IMF happy with implementation of Extended Fund Facility, but worried about investments
THE International Monetary Fund's (IMF) review mission yesterday expressed support for Government's 'strong start' in implementing the Extended Fund Facility (EFF) programme, but expressed concern about the lack of enthusiasm among investors.
"Many investors remain unconvinced that the programme will truly take off," head of the IMF staff review team, Jan Kees Martijn, told a press conference at the Ministry of Finance and Planning in Kingston.
Minister of Finance and Planning Dr Peter Phillips said, however, that the private sector was beginning to respond to opportunities being created under the programme.
"We are seeing, for example, an expansion in the level of private credit, and we have received reports of welcoming investment activities and expansion in agriculture, tourism and among small businesses," Phillips said.
The press conference was called to update the local media on the visit of the 10-member IMF team, which is conducting the first quarterly test and having discussions with the public and private sector, as well as civil society.
Martijn said that his team has reached an understanding with the Government on an updated supplementary memorandum of economic and financial policy, which will spell out the next steps in the EFF programme, which should be the main focus as of September.
He said that the important elements of the understanding with the Government were:
* Adoption of fundamental tax reform, designed to broaden the tax base, a simplify the tax system, reduce tax rates and reduce economic distortion and support growth. This tax reform programme will commence with the Omnibus Incentive Tax and the Charities Bills, which should be tabled in Parliament by the end of September;
* Steadfast implementation of the Government's strategy to increase growth, by improving the business environment and pursuing strategic investments;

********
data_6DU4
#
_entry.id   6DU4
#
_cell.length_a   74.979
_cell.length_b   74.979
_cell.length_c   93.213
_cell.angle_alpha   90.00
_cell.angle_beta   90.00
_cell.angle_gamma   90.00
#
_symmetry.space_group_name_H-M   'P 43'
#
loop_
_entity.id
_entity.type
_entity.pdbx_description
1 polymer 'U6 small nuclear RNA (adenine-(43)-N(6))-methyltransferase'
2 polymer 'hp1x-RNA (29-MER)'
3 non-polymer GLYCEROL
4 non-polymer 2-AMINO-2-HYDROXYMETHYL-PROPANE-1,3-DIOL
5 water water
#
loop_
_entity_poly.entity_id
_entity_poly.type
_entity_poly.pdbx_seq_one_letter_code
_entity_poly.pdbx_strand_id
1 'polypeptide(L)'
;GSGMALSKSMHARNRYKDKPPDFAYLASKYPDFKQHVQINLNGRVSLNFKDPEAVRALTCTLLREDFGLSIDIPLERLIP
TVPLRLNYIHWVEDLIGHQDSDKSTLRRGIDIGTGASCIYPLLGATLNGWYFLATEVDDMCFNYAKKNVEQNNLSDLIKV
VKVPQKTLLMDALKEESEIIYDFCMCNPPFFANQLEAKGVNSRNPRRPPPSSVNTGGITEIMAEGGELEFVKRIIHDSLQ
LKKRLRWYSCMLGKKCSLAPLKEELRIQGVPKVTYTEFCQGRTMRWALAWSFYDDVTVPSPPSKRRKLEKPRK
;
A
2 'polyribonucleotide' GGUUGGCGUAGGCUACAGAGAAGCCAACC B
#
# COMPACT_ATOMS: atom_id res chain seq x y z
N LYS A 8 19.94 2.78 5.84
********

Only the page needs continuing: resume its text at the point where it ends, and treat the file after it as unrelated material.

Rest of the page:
* Further actions to make the financial sector more resilient, through enhanced supervision and monitoring, and with phased reforms of the securities dealers' sector; and
* Strengthening of the social protection framework, with enhanced efforts to move recipients from welfare.
Martijn said that these staff level understandings between the Jamaican Government and his team are subject to approval by the IMF's management and executive board. However, he was convinced that, provided performance remains strong, the board's consideration of the first review of the EFF programme could take place late September and, upon approval, would allow Jamaica a drawdown of about US$30 million or just over J$3 billion.
In the meantime, the IMF team leader pointed out that the economy was "still weak" and that recent economic developments have confirmed "the challenges of the Jamaican economy".
He noted that economic activity contracted approximately 0.7 per cent in 2012/13, with a further decline from April to June; unemployment had jumped to 16.3 per cent at the end of April, driven by a sharp increase in the labour force; and inflation reached 9.7 per cent (year-over-year) in July. However, he said that structural benchmarks have been met in a timely manner, and a conceptual framework for a fiscal rule that will help lock in the gains from fiscal consolidation over the long term, which should be ready by the end of the month.
The executive board of the IMF approved, on May 1, a four-year (EFF) arrangement for Jamaica to support a comprehensive economic reform agenda.
The EFF arrangement amounts to about US$932.3 million, the equivalent of 225 per cent of Jamaica's quota in the IMF. The financing arrangement forms a critical part of a total funding package of US$2 billion from Jamaica's multilateral partners, including the World Bank and the Inter-American Development Bank, with each having preliminarily agreed to allocate US$510 million over the next four years.
The IMF board's approval enabled an initial disbursement of an amount equivalent to about US$207.2 million.